Anniversary Purge

Recycling chemo papers

Today is recycling day. I toss into the bin a large cache, more than the usual fundraising appeals and advertising circulars. Chemotherapy and You lands on top of the pile, along with notes from consultations with surgeons and my oncologist, diaries tracking food intake, medications, and neuropathy ratings on a scale of 1-5, Look Good, Feel Better brochures, Radiation and You. It’s a good day for a purge—the one-year anniversary of my last round of chemo for a rare and aggressive form of uterine cancer.

I’d let go of a lot of things already: the sense of having an uninterrupted life; the veil separating me from mortality; my “lady parts,” as my friend Deb calls the uterus, ovaries, fallopian tubes, and cervix removed by the surgeon. Then my hair. Sometimes, though less than you might think, my energy, appetite, and spirits.

It was a long winter. But then it was the first day of spring, as it is today.

A year ago, at the end of my last chemotherapy session, the staff presented me with a Certificate of Achievement,  Certificate of Achievementwith accolades about my courage and perseverance. Such praise felt unwarranted, as it wasn’t so much a matter of bravery as complying with the recommended treatment in order to regain my health. But I did leave feeling grateful. And so relieved to be done.

Today I hesitate to add my certificate to the recycling bin. It’s strange moving away from active treatment. Along with the sense of relief comes the fear of moving beyond chemo’s protective bubble. Anxiety about cancer recurring simultaneously recedes and grows as time passes. Will throwing out my Certificate of Achievement jinx me? But I toss it anyway, along with magical thinking. I’m happy to be done with cancer’s clutter.

My cancer treatment included some Chinese medicine, and my practitioner, Michael, prescribed for Days 5 through 10 of each chemo cycle anything that would help my body cleanse itself of dead cells. “Cleansing can also be figurative as well; anything that you do during this part that helps you get rid of things is useful—cleaning out closets and the garage, completing projects, and resolving personal and business issues and relationships.” My garage is still a mess. But today’s purge feels very cleansing.

I’m hanging onto my wig, though. Maybe it’s like Fat Clothes, the oversized garments in the back of the closet you can’t get rid of after you lose weight just in case it comes back. You never know.


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Awaiting Hurricane Chemo

Hurricane looming


Last year at this time, as Hurricane Sandy was barreling down on the East Coast, I was preparing for my own storm–chemotherapy for a rare and aggressive form of uterine cancer (I’m fine now, unlike a lot of people whose lives were devastated by Sandy.) Here’s what I wrote a year ago, complete with topical references to the news and the upcoming presidential election:


I know my own storm is looming, and the warnings are dire—fatigue, nausea, hair loss, risk of infection and permanent neuropathy. But I don’t yet feel it in my gut. I’ve been hiking and working, grocery shopping, trying new recipes with complex ingredients, phone banking, seeing comedy. Surely the warnings don’t apply to me in my bubble of near-normal on such a beautiful day. How can the storm hit when the skies are so blue? People must be exaggerating; I’ll be able to ride it out more or less intact. I don’t want to evacuate my current life. The Mayor of Atlantic City is most welcome to tell me it’s safe to stay put.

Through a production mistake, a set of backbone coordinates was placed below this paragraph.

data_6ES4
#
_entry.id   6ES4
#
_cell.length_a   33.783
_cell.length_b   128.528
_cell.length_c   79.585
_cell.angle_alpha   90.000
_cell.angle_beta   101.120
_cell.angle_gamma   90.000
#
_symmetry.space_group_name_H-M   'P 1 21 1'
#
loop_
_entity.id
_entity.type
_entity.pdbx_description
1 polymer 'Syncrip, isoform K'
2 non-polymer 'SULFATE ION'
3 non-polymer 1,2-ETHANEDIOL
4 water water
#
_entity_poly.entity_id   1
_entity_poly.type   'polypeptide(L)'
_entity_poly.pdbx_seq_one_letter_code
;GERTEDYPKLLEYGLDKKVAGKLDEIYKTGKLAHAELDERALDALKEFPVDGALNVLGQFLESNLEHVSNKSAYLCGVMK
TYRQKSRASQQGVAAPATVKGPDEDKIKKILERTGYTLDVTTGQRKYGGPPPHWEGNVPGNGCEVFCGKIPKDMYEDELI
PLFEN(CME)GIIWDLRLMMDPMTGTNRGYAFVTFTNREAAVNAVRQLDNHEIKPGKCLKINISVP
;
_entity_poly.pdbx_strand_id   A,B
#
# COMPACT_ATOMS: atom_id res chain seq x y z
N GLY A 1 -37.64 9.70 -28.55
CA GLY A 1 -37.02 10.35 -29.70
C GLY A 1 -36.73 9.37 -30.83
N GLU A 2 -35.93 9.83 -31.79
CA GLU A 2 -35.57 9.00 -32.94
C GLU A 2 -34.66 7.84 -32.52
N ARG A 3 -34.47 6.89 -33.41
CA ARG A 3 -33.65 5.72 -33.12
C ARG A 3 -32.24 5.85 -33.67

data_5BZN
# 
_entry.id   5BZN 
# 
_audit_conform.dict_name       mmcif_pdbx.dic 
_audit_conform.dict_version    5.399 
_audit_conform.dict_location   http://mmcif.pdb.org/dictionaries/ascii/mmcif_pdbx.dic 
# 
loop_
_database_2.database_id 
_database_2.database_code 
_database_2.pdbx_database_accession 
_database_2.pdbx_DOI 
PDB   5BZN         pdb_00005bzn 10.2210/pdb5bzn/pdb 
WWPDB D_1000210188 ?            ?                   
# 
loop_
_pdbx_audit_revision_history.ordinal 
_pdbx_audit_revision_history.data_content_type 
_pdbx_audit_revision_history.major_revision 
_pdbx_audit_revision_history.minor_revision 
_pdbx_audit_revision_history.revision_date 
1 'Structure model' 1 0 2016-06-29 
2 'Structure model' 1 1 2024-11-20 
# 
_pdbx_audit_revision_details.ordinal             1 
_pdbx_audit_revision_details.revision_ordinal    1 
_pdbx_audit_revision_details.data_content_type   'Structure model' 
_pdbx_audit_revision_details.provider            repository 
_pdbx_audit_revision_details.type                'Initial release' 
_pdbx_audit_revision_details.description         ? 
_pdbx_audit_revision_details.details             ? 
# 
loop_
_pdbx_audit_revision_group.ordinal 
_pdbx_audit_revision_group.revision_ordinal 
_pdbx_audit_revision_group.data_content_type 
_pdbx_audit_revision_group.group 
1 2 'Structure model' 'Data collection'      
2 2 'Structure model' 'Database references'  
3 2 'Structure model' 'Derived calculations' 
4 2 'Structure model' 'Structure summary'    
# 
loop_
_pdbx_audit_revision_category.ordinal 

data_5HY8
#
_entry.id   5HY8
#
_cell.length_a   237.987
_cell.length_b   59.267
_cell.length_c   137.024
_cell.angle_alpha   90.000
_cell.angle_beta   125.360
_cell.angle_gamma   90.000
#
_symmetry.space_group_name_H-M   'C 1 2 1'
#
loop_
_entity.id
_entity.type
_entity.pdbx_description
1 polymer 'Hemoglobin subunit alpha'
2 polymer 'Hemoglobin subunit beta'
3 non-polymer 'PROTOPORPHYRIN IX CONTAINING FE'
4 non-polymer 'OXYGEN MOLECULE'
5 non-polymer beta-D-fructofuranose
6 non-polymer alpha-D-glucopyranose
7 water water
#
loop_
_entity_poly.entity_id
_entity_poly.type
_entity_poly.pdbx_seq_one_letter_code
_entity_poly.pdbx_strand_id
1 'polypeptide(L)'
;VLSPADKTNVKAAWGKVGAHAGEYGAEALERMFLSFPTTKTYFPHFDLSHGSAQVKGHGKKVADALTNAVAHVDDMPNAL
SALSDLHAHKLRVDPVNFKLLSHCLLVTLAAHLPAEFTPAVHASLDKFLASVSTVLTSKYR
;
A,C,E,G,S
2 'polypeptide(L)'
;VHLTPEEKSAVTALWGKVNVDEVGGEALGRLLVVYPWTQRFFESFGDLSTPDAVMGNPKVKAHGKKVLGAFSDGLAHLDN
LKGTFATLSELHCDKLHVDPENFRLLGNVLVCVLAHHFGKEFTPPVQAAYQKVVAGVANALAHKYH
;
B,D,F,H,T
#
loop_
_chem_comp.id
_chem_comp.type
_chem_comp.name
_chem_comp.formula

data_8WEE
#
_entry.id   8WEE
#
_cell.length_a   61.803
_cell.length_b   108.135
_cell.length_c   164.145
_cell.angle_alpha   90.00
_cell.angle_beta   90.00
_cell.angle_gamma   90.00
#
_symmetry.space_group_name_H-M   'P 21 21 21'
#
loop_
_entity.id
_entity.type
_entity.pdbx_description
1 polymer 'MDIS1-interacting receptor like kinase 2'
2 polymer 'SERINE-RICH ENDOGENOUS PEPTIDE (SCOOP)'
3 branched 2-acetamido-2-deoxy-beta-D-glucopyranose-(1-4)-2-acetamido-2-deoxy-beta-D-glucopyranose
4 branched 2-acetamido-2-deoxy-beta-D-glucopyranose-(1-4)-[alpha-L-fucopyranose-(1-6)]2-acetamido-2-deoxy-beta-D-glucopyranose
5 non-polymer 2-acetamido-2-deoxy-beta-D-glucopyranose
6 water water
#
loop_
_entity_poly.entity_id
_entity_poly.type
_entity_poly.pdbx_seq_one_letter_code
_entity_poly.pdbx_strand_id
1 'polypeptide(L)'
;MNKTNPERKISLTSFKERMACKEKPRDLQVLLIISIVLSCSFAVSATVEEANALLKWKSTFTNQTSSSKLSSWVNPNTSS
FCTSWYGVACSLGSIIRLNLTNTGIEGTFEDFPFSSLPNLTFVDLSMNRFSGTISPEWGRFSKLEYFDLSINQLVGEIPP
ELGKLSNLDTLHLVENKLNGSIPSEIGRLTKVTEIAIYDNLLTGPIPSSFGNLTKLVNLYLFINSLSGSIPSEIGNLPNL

But instead here comes Chris Christie shouting at me to stop being an idiot: “Don’t be stupid, take it seriously, quit working, eat organic, give up refined sugar and flour!” (Actually, I’d be really surprised if Chris Christie chided me about my diet.) Why can’t he let me linger with my illusions?

It’s not like I’m completely unprepared. I’ve been half-heartedly stockpiling guided imagery CDs, cancer-fighting recipes, baldness disguises. But I feel like Mitt Romney with his canned goods as I collect my little bottles of hand sanitizer in a hapless gesture against the onslaught.

Will I be flattened? Will the storm pass through me with only minor damage and disruptions? Like East Coasters preparing their kids for blackouts by saying how fun it will be–“Just like camping!”— I’m telling myself that sitting in Kaiser’s 5th floor infusion center for hours will be just like giving blood, such a good chance to catch up on my reading! But even camping and no-school days and New Yorkers get old fast. Besides, what if the damage is extensive? Will it take me months, even years, to dig out? Will I be one of the fatalities, if not in the literal sense, with a life so changed it will feel like I’ve lost everything? Will my inner and outer resources hold, especially once the initial crisis has turned into one long tiresome trudge? What if I can’t rebuild?

The storm is coming, but I don’t want to think about it just yet. Standing here now, before it hits, I can’t believe I’ll lose the sun, the warmth, this lovely day, even for a moment.